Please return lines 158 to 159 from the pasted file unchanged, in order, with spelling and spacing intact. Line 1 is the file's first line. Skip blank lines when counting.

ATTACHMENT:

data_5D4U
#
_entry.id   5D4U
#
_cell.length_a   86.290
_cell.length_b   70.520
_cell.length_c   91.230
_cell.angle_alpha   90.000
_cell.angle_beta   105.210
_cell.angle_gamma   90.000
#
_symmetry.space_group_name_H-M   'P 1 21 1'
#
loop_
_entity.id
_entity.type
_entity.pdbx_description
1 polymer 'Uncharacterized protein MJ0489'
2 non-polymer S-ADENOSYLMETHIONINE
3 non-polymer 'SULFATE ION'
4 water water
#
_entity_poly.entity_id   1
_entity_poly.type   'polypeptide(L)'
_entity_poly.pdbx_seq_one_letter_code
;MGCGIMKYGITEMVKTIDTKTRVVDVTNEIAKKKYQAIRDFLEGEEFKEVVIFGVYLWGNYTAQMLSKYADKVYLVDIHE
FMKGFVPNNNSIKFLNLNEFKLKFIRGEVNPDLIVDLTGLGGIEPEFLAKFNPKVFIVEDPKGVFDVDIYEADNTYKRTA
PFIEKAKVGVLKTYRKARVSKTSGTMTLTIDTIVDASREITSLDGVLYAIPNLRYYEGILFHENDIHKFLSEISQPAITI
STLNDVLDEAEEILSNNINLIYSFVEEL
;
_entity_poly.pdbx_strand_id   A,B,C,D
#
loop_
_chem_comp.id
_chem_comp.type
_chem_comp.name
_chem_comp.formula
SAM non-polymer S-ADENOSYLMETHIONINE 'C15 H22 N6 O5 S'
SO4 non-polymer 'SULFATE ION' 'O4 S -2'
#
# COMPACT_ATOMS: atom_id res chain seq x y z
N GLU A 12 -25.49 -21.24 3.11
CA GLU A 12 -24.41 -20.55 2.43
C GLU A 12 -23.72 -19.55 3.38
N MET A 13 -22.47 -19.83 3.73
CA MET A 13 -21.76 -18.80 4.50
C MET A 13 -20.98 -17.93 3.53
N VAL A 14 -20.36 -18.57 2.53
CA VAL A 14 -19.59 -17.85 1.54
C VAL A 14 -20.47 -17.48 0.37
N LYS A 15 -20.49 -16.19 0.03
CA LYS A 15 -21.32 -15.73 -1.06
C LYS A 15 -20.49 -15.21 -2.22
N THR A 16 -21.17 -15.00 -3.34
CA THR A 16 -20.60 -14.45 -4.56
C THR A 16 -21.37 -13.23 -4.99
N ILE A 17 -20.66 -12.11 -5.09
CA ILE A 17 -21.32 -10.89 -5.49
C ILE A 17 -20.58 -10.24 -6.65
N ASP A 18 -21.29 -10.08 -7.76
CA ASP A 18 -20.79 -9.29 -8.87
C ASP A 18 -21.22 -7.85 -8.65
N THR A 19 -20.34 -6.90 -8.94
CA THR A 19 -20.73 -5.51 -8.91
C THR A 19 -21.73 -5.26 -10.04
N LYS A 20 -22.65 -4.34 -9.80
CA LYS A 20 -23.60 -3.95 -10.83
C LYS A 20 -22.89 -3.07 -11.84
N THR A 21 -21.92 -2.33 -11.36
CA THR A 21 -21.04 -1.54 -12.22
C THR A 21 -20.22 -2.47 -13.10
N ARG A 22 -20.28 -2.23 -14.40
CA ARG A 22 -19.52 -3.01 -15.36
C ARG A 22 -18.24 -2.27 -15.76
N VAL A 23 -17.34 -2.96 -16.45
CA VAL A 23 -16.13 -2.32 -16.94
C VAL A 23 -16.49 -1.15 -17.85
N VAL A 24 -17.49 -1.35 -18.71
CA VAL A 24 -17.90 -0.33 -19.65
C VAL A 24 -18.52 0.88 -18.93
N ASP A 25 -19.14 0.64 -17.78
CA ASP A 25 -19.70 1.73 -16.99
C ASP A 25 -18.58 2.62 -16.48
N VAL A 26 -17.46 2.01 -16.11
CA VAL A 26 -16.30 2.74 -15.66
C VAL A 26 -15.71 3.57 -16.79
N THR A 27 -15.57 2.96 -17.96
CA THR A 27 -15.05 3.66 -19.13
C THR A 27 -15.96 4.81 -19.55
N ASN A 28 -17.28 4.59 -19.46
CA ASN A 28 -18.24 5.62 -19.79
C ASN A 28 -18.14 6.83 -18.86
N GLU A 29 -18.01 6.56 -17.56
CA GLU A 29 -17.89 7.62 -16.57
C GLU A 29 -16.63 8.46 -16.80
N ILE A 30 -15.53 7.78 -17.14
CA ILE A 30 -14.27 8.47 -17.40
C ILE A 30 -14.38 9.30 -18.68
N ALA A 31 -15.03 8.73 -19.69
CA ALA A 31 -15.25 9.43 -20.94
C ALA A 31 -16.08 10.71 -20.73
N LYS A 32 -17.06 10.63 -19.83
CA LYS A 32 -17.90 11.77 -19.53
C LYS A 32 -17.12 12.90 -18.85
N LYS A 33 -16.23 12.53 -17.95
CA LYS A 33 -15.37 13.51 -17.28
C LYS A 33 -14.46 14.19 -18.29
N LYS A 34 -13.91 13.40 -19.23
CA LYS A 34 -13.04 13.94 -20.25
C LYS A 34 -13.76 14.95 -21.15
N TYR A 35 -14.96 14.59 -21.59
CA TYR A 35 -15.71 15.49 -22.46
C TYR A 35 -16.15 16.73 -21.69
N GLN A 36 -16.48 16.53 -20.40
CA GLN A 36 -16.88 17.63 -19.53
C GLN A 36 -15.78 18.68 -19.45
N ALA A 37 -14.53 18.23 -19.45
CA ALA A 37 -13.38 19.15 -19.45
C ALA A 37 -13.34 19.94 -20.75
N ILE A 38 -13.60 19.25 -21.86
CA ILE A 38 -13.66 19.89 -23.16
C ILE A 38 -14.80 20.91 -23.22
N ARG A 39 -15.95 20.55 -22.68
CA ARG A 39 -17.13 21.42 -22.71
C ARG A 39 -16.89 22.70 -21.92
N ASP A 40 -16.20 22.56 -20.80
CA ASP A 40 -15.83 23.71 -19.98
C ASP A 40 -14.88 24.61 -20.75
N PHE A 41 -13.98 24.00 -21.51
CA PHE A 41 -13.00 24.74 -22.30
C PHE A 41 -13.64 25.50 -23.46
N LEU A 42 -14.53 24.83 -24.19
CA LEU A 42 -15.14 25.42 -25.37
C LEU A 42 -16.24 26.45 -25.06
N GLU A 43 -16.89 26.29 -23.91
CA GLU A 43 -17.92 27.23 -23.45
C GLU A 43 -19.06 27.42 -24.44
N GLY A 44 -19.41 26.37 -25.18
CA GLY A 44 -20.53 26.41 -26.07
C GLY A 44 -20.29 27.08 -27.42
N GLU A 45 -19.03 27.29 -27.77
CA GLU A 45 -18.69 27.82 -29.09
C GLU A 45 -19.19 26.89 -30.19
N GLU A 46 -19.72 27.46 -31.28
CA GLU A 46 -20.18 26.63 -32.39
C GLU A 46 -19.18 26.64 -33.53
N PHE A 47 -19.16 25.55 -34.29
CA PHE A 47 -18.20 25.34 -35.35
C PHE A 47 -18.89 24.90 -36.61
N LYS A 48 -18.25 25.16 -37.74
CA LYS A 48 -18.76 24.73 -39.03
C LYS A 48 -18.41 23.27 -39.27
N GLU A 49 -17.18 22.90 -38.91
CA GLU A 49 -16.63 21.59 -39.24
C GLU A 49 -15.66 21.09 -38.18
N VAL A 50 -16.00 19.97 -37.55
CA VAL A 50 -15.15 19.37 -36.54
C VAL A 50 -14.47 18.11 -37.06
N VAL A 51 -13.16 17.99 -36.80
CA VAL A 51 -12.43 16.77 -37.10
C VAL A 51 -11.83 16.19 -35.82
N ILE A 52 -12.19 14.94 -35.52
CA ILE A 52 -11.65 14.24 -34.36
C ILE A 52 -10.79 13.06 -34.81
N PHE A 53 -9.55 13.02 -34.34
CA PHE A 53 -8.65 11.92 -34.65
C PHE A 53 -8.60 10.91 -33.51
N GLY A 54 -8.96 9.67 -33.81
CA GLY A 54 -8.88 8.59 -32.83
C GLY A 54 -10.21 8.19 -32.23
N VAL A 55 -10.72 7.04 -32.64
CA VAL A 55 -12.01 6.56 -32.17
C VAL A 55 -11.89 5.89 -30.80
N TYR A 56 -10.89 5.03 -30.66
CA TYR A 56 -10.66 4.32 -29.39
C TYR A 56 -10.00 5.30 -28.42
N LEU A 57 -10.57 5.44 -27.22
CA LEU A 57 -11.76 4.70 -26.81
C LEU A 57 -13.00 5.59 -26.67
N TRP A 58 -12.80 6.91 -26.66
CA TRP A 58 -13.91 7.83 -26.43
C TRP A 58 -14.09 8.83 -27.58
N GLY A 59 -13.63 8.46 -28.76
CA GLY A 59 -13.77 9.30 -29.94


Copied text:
C VAL A 50 -14.47 18.11 -37.06
N VAL A 51 -13.16 17.99 -36.80